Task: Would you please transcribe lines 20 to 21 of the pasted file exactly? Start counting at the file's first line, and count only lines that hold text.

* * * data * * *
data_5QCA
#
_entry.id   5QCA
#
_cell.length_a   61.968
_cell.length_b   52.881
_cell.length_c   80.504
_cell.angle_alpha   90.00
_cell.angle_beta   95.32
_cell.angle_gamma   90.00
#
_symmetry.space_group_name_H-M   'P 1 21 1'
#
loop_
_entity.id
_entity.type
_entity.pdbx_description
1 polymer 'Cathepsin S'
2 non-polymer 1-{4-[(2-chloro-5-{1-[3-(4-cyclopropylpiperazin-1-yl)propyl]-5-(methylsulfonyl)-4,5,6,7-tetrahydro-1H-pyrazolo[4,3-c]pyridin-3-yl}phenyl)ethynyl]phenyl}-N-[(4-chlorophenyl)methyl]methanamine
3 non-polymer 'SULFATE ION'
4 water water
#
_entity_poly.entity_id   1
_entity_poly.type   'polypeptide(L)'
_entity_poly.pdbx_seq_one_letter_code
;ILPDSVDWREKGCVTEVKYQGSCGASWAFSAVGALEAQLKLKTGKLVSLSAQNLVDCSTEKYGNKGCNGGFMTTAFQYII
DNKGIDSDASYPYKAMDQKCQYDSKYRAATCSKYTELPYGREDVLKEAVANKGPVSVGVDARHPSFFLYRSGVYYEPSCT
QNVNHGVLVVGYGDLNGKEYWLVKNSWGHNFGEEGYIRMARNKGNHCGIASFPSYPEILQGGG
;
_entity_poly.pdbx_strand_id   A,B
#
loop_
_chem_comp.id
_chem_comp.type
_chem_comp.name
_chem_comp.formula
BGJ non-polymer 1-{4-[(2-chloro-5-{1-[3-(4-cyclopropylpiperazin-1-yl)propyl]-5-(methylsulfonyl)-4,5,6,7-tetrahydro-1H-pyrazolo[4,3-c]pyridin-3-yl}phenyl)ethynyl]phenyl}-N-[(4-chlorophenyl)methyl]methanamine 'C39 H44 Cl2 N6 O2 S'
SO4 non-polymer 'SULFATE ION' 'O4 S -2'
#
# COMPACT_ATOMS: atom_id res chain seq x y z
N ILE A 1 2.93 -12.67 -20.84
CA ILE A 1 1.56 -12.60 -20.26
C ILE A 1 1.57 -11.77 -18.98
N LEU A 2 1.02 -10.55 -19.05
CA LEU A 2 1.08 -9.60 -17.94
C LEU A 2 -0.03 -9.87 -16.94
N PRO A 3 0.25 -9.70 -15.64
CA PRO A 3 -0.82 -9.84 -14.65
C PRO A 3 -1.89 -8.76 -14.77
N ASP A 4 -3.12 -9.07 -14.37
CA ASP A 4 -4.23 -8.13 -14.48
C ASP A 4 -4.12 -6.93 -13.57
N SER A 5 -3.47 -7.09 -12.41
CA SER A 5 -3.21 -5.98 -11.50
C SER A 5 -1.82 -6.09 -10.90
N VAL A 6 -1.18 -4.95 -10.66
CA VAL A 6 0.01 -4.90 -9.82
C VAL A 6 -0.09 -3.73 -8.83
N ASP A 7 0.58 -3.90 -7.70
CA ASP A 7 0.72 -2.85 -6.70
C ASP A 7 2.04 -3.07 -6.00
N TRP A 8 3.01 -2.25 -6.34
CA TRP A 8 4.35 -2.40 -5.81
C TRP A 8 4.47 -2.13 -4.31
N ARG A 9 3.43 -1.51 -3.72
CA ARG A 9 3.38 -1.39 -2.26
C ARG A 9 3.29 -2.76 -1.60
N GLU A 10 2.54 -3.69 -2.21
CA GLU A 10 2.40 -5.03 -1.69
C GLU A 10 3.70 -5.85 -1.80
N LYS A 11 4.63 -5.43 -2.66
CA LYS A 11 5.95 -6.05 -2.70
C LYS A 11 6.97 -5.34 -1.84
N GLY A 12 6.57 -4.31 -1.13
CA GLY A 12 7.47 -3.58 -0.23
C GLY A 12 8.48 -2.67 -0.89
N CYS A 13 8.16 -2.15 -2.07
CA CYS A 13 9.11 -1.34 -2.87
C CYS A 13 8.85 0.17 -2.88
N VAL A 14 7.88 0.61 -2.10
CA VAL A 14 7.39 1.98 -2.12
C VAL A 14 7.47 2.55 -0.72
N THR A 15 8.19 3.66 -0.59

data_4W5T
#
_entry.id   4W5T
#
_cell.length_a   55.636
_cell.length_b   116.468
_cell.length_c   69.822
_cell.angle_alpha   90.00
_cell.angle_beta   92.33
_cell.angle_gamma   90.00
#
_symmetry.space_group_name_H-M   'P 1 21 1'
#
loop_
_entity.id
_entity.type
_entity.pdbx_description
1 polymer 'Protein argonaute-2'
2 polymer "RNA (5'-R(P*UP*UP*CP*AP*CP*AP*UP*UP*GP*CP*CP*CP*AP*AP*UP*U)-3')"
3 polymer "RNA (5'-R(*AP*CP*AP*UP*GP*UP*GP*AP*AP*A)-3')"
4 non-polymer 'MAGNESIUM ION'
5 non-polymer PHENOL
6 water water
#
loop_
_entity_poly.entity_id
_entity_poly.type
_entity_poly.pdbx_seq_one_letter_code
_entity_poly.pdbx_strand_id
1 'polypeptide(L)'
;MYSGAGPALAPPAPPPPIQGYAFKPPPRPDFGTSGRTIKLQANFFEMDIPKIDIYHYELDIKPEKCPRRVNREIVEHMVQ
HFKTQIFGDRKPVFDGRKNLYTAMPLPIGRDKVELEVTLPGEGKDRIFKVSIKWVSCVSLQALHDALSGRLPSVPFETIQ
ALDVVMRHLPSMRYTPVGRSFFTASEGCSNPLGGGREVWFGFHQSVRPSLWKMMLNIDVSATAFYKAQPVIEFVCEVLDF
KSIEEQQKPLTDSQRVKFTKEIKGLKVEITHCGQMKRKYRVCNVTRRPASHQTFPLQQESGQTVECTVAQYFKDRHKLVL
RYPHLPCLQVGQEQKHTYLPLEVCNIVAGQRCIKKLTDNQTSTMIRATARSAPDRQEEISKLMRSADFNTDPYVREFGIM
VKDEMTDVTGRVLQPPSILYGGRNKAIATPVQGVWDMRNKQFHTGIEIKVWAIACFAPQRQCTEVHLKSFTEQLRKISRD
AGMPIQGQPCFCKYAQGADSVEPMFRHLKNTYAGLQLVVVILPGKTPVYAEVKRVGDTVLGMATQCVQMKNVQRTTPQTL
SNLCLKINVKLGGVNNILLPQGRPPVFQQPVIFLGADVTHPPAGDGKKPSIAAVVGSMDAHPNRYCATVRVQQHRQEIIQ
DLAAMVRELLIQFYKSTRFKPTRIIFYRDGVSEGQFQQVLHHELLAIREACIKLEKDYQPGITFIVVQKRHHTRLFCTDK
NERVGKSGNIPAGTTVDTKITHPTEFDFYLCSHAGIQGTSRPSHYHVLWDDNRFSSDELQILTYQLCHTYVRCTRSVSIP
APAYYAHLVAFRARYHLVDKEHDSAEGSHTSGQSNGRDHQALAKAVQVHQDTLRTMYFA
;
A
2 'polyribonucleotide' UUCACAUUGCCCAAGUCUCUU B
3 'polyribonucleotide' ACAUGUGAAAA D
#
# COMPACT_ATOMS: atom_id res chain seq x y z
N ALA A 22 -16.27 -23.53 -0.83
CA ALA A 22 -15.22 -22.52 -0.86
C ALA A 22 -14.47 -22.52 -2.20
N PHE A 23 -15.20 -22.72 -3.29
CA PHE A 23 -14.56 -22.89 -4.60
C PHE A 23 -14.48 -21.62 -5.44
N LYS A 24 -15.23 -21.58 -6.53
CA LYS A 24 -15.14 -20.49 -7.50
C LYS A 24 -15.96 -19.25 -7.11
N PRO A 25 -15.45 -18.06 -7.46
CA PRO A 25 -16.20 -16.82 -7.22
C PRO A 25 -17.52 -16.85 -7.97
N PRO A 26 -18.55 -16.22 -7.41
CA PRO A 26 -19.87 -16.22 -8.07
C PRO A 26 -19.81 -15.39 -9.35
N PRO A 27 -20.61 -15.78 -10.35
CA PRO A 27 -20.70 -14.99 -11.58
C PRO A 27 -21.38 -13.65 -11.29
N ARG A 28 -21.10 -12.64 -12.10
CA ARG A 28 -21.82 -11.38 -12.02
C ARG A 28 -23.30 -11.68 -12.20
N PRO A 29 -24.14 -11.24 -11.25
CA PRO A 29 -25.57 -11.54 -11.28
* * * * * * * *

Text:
3 non-polymer 'SULFATE ION'
4 water water